Historic valley under threat of closure due to vandalism
Marie Allen, who is treasurer of the Tregargus Trust.
28th April 2021
By Natasha Swift
A historic valley which preserves the area’s china clay heritage is in danger of being closed to the public because of fears vandals are gradually destroying its history.
Signs warning people of danger have been defaced or removed and historic buildings are being destroyed in Tregargus Valley near St Stephen.
The Tregargus Trust, which leases the valley from Imerys and maintains it for the public, is at the “end of its tether” with the constant vandalism in the valley, which most recently has seen the destruction of a chimney that dates back more than 100 years.
China stone was quarried and milled in Tregargus Valley from around 1870 until 1965. The valley includes the remains of six china stone mills which, together with their associated stone quarries, are the finest assemblage of stone mills in western Britain.
The spree of destruction has taken a turn for the worse over the last 12 months, with the Trust noticing the damage getting more and more serious. In August, the Trust was told the wall had collapsed on lower Tregargus China Stone Mill, but on expert investigation they were advised that the wall has been purposely pushed out.
Signs put up to warn people and prevent serious injury because of a landslip were graffitied over and a kissing gate enclosure sawn off and thrown in the hedge with nails left sticking out that could injure people and animals.
The list of criminal damage being caused to the historic area is endless, but trustees have had enough and see no alternative but to close the valley if the vandalism does not end.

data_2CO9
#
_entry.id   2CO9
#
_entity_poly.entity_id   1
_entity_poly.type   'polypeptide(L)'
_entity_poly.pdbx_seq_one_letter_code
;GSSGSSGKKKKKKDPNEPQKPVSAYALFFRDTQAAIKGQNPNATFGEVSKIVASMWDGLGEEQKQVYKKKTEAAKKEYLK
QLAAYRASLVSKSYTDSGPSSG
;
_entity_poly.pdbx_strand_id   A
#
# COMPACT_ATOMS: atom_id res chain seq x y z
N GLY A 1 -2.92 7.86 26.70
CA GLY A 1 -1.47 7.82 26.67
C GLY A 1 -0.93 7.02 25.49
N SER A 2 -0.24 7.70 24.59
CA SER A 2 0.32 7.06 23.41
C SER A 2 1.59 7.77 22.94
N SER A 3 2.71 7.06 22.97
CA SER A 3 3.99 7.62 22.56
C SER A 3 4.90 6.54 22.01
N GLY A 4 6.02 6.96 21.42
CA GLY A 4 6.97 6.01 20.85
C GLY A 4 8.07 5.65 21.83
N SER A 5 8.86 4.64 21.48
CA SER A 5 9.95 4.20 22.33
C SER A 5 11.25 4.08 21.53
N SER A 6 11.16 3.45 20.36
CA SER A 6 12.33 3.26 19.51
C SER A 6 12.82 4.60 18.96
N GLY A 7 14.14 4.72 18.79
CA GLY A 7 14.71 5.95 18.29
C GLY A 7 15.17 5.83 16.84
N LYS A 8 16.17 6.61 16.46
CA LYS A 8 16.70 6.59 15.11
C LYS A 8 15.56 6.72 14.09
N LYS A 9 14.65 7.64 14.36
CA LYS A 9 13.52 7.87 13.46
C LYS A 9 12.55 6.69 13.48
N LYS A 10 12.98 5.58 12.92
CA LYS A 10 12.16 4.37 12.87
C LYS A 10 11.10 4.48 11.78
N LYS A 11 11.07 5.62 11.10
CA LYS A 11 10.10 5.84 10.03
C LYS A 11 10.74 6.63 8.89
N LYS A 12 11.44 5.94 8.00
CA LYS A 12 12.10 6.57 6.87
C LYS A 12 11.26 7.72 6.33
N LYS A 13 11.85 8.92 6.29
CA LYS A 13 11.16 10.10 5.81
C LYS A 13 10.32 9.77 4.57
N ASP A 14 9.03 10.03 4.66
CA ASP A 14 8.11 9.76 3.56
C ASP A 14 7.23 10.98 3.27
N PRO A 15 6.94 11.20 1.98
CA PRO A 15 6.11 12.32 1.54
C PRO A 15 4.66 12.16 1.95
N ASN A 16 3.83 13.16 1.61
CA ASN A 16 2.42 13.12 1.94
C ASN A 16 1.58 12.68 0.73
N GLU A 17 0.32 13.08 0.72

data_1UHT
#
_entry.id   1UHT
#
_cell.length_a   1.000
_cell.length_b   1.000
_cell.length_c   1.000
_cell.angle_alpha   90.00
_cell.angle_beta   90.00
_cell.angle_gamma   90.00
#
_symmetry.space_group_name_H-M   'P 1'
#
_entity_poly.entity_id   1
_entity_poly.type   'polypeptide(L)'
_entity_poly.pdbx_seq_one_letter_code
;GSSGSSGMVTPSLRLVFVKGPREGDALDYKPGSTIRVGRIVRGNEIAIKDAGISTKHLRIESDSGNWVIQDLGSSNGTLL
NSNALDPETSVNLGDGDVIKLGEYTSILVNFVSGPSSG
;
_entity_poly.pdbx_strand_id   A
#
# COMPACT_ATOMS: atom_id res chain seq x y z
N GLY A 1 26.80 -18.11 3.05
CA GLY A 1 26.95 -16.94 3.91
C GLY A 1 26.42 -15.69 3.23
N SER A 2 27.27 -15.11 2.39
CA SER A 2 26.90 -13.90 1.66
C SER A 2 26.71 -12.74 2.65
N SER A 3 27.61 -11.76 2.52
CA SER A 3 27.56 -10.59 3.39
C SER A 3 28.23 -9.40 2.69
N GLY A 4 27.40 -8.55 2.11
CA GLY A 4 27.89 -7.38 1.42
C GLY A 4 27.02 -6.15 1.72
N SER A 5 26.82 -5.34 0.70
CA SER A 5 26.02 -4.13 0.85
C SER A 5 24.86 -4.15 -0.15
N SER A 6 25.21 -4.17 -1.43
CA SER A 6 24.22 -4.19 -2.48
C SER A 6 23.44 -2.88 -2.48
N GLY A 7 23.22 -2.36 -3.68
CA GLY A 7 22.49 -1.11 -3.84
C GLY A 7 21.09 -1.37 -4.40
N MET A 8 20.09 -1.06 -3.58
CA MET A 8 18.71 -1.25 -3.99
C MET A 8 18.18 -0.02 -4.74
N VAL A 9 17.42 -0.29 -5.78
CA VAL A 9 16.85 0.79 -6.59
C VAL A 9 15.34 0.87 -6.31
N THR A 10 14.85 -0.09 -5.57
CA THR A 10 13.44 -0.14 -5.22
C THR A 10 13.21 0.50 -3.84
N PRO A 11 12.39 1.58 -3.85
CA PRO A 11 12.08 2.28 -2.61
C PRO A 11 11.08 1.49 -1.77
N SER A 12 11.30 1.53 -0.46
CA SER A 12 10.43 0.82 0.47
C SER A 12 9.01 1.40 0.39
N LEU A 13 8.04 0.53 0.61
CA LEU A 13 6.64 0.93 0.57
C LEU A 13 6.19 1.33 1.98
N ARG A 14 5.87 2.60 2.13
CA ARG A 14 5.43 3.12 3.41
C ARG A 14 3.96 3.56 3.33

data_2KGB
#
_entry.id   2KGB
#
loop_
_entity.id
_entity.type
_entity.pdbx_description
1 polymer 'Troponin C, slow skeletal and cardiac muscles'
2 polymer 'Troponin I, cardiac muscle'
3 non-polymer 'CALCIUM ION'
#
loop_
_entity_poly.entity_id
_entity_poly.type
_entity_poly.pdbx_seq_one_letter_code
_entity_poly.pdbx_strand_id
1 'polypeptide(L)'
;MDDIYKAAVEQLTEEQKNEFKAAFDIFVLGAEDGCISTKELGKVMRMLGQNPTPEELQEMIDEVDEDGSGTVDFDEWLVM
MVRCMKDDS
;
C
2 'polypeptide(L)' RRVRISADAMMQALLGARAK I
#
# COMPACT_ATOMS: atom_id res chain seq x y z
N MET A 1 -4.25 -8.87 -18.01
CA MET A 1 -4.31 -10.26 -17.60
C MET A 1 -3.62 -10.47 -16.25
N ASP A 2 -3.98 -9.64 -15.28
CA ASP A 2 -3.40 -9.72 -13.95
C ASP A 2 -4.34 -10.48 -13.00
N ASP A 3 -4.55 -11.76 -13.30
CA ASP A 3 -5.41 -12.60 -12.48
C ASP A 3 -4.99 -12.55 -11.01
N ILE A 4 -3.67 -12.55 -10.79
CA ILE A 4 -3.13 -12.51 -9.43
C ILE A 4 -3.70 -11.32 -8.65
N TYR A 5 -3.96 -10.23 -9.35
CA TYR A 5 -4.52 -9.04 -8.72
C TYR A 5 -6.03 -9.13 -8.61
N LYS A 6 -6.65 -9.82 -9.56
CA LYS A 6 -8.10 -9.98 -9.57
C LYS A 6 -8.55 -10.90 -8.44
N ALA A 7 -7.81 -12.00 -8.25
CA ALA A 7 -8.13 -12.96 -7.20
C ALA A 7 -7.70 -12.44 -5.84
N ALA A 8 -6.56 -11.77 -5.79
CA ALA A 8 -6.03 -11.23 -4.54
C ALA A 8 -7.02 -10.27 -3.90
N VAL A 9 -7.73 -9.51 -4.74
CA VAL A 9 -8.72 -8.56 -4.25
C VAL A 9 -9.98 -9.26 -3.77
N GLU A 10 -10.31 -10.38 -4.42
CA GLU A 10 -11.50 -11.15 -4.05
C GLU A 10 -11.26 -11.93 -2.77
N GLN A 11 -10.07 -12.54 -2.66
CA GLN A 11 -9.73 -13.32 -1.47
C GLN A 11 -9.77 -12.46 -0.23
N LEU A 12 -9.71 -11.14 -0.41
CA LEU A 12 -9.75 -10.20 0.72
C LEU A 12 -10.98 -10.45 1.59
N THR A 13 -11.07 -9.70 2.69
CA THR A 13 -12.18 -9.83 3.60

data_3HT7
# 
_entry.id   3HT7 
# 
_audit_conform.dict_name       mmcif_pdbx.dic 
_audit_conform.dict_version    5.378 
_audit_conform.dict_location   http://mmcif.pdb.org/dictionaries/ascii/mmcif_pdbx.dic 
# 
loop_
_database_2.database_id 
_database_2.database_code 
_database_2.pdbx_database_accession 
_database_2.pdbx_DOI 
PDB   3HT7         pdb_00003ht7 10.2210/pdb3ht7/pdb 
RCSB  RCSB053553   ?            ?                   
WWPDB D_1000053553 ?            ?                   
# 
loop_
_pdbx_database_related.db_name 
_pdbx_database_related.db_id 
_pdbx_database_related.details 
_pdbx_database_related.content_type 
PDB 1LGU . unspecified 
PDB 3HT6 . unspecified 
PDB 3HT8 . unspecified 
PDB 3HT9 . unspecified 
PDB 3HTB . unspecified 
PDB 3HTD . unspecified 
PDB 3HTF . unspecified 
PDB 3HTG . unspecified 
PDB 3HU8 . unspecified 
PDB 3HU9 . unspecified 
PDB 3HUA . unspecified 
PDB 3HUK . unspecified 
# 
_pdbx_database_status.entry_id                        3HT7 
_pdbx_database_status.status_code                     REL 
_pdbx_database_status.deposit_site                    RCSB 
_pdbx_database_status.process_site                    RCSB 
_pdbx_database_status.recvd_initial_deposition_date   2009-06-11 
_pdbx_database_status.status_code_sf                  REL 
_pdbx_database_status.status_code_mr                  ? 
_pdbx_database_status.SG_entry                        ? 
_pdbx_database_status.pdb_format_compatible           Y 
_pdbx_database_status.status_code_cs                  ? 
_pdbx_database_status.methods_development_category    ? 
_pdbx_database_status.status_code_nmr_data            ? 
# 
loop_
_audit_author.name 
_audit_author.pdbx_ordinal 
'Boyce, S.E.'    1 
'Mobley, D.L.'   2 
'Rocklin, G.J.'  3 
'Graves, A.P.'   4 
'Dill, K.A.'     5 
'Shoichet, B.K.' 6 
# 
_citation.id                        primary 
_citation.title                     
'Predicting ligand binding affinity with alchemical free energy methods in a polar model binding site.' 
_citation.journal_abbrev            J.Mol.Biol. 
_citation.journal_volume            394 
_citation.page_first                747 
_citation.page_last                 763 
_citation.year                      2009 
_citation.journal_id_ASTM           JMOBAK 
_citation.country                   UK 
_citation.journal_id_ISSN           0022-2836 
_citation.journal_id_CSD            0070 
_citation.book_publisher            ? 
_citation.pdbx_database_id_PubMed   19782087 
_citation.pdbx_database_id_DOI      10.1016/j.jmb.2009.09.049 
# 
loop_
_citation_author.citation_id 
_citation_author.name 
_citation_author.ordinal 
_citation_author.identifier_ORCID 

Marie Allen, who is treasurer of the Trust, told the Voice that as a charity they could no longer afford to pay out thousands of pounds to repair the damage being inflicted on the valley.
Tregargus Trust is a non-profit registered charity which aims to preserve and maintain the historic, domestic and industrial building sites and artefacts situated in the valley.
Marie says: “The chimney is 30ft high - or wide depending on how you look at it - that is attached to a stone mill that’s buried. It has been there for more than 100 years and is part of the story of the valley.
“It is part of the valley’s history that is gradually been destroyed. Motorbikes are prohibited, but people have been seen in the valley with them. I am just getting to the end of my tether with it all.
“We have reported a number of incidents to the police, who have done their best and spoke to the boys who are riding their bikes, but it just continues.
“People saw the kids damaging the chimney, but didn’t have a phone to take a photo. Apart from putting security down there 24/7 we have got to the stage where we may as well close up the valley.
“If these kids want to dig we will give them somewhere to dig, but this is criminal damage. We will consider closing the valley as we are a charity and we cannot afford to keep paying to put right what they are ruining.
“We’d love them to get in touch with our Facebook page and tell us what we can do for them to stop them from ruining the heritage for everyone else.”
Marie told the Voice they had always had issues with small amounts of vandalism, but things had got a lot worse during the Covid-19 pandemic.
“We have noticed an increase over the coronavirus pandemic and small incidents of vandalism go on forever,” Marie says. “We are trying to make the valley better, but it’s the youngsters and whatever we do doesn’t get through to them.
“I don’t want to haul them over the coals. We have spent hundreds and hundreds of pounds repairing criminal damage. We spent £3,000 replacing signs which were stolen. We have replaced them twice and we cannot afford to replace them a third time.
“If anyone sees anyone in the valley committing a crime please take a photo and message us on Facebook or the police straight away.